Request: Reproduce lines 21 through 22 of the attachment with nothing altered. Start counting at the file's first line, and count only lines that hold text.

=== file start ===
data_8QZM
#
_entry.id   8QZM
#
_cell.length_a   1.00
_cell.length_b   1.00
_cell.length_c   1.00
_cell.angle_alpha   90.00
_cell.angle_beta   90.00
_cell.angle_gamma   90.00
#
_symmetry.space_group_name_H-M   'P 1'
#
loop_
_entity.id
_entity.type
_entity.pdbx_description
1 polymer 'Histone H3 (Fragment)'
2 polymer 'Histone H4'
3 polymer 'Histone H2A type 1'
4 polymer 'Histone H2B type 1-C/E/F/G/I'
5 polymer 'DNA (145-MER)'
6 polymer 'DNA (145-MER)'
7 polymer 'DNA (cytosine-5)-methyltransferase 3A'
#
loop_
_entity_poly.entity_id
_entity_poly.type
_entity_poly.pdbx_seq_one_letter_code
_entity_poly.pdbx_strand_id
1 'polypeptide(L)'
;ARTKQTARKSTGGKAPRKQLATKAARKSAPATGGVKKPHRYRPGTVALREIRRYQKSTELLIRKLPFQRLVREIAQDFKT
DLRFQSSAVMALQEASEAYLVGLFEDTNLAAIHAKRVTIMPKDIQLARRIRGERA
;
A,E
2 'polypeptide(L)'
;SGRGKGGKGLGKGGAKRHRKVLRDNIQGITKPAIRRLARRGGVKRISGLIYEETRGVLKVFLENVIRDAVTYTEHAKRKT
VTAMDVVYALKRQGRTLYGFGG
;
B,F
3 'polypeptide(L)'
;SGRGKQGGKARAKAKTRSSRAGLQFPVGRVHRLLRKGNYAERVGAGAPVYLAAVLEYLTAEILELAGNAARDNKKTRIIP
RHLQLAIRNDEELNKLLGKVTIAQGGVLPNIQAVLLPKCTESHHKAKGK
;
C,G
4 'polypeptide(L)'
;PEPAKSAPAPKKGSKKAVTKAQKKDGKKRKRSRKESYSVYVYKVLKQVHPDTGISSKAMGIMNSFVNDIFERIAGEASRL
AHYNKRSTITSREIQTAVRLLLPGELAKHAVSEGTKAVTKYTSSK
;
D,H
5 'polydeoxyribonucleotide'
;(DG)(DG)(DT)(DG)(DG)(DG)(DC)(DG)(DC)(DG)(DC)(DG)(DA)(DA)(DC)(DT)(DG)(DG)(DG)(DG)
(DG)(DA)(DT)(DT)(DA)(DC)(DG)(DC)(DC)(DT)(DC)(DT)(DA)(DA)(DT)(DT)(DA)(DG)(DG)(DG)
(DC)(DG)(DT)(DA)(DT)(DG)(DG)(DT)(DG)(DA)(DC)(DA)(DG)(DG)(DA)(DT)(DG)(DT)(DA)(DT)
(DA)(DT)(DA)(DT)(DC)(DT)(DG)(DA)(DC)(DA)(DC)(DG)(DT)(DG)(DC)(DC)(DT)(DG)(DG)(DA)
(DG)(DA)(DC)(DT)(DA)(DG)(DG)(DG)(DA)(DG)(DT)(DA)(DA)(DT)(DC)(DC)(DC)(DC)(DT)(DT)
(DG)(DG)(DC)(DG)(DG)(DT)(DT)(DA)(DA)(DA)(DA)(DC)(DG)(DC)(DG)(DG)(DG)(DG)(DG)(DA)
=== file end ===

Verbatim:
4 polymer 'Histone H2B type 1-C/E/F/G/I'
5 polymer 'DNA (145-MER)'